The Super Bowl is America’s national community day; no matter which two teams culminate the American football season, the country comes together to watch, eat, and celebrate.
At half-time of the game between the Arizona Cardinals and the Pittsburgh Steelers, the arts join the national stage, this year with America’s icon, Bruce Springsteen. However, there’s more to the story of the Super Bowl and the arts.
Pittsburgh prides itself on its small town feel: friendly, accessible, and always unpretentious. The steel mills of the twentieth century brought immigrants from all over the world who created a genuinely multi-ethnic, multi-religious, and multi-cuisine city. The attribute most often associated with Pittsburghers is their strong work ethic.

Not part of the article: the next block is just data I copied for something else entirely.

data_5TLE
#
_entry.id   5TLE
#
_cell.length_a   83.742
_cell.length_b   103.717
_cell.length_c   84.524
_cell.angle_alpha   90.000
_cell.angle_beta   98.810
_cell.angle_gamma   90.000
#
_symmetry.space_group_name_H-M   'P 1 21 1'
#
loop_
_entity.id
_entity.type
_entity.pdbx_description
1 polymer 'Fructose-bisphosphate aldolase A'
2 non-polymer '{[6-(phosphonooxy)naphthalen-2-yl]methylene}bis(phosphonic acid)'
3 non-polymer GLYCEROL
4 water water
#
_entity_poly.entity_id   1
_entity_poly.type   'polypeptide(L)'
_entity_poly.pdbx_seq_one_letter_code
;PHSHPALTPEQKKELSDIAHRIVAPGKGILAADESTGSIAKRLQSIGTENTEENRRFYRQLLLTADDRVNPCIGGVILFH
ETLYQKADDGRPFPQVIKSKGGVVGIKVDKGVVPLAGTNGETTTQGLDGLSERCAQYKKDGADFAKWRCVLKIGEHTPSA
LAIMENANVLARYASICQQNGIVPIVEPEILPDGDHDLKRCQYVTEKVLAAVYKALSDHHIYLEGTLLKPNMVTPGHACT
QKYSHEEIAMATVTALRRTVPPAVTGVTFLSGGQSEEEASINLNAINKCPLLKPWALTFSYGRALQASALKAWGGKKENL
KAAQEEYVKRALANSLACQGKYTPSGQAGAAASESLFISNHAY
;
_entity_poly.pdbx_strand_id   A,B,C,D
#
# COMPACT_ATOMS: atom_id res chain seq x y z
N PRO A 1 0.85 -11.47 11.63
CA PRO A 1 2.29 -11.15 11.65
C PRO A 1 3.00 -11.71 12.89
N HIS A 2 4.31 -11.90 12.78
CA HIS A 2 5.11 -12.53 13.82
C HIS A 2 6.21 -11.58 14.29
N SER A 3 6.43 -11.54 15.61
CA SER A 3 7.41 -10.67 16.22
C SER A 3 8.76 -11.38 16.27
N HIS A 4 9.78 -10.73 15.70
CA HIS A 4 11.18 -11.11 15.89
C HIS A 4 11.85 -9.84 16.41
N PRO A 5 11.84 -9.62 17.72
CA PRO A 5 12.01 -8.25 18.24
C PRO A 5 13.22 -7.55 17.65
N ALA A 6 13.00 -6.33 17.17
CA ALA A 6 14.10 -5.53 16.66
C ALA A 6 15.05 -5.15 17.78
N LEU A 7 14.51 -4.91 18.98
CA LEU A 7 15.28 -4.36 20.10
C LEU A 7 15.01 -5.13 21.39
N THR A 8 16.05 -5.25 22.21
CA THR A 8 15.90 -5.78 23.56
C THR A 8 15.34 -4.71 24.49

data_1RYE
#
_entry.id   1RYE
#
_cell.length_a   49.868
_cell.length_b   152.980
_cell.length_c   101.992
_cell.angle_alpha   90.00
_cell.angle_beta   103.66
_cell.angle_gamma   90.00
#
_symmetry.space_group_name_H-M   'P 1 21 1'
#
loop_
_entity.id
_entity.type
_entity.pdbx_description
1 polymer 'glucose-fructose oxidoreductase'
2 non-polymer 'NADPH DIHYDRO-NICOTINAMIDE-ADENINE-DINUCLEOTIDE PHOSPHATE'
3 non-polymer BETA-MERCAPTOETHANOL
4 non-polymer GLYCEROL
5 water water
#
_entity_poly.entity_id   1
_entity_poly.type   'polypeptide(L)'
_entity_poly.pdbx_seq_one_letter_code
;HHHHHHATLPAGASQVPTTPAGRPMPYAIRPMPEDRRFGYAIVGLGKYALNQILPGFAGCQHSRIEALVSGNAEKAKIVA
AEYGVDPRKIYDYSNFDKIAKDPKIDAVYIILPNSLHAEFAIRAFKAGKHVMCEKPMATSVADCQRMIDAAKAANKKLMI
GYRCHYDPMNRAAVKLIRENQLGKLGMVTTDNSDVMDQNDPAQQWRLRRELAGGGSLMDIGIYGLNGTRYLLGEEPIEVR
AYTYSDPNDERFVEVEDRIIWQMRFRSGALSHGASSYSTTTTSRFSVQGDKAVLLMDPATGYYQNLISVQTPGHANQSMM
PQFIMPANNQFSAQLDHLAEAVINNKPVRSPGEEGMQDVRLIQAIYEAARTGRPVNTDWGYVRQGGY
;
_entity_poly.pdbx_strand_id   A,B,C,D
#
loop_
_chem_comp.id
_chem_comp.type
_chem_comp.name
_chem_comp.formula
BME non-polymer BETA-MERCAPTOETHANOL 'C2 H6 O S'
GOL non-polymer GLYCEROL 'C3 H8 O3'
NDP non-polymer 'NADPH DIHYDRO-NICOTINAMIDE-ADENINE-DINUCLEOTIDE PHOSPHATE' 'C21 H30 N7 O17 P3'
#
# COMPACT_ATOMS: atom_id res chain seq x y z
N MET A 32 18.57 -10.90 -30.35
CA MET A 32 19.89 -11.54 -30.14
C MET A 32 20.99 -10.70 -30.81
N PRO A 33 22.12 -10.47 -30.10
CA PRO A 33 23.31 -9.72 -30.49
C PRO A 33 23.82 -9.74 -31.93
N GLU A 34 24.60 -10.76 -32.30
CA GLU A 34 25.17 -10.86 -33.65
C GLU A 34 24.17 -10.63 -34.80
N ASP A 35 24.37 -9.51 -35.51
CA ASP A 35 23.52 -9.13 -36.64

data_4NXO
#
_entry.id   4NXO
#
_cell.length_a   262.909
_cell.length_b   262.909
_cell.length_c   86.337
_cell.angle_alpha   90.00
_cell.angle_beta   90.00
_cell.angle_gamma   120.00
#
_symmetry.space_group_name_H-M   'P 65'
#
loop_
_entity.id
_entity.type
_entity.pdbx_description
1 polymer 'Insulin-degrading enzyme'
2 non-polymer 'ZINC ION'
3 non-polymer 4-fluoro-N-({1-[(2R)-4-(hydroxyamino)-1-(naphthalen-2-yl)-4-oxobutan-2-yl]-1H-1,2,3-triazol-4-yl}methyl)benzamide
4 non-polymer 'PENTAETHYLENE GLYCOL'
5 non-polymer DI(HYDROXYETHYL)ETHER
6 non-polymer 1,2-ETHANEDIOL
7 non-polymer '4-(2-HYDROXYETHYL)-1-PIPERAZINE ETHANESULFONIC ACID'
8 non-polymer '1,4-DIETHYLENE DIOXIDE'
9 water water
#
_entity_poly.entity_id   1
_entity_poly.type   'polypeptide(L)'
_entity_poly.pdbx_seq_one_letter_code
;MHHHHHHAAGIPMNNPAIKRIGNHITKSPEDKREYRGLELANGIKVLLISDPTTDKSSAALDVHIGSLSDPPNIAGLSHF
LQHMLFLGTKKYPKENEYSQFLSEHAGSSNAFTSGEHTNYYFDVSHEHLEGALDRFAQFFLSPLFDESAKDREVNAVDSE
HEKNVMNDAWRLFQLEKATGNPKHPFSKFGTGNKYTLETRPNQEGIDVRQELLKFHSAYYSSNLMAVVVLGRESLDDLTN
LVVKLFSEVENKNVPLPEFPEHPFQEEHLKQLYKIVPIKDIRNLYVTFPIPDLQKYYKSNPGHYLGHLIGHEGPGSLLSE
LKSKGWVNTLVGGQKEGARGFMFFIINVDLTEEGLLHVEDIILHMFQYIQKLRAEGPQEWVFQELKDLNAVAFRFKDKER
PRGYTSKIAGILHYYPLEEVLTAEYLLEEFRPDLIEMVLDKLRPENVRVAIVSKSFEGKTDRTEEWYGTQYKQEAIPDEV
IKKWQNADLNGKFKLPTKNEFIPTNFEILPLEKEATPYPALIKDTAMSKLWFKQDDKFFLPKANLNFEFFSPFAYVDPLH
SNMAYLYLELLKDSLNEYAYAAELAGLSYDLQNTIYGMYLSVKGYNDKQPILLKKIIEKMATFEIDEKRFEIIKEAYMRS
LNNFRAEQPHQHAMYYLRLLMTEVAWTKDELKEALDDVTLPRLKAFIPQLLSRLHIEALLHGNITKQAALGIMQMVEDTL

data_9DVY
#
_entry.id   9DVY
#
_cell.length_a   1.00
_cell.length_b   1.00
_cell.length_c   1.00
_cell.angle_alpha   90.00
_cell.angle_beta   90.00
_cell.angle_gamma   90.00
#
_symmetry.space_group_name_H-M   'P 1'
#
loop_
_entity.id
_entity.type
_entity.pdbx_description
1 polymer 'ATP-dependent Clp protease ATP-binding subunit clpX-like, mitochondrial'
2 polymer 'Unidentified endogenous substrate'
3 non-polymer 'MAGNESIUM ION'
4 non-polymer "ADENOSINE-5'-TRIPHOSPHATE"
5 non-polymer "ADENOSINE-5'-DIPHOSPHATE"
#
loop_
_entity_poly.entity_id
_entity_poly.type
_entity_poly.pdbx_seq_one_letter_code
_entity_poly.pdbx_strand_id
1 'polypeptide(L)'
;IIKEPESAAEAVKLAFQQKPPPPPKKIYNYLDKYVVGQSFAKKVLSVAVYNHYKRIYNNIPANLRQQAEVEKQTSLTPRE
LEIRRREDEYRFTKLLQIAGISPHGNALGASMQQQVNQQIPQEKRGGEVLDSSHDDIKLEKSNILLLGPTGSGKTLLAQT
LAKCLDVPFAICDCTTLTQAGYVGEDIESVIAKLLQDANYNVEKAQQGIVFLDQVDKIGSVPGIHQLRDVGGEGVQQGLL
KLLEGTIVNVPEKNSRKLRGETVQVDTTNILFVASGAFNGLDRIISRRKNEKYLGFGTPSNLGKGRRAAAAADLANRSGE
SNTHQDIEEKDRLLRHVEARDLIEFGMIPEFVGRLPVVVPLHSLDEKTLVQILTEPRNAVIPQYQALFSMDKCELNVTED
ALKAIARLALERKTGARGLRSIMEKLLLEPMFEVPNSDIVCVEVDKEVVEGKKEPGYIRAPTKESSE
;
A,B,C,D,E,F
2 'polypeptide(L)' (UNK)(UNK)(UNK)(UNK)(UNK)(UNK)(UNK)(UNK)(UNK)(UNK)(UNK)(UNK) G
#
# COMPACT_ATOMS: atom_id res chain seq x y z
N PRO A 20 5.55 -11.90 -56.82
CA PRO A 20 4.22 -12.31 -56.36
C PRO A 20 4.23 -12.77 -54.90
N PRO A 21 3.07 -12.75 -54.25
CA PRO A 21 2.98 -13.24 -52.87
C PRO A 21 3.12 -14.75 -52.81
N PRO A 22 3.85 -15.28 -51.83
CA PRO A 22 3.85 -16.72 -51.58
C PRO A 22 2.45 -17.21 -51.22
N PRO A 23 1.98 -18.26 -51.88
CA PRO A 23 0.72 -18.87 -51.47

Perhaps then it is no surprise that the ‘Burgh has produced artists: accessible, unpretentious, and with a disciplined work ethic. What is surprising is that such a relatively small city, closer to the middle of America than the east coast, has produced so many significant artists.
So while 100 million people watch Pittsburgh’s source of pride in sports, take a look at a few of the names that have been Pittsburgh’s source of pride in the arts:
And where we would be without emoticon master, Scott Fahlman :)
Pittsburgh’s pride: the Steelers and the arts.
- Bill Reichblum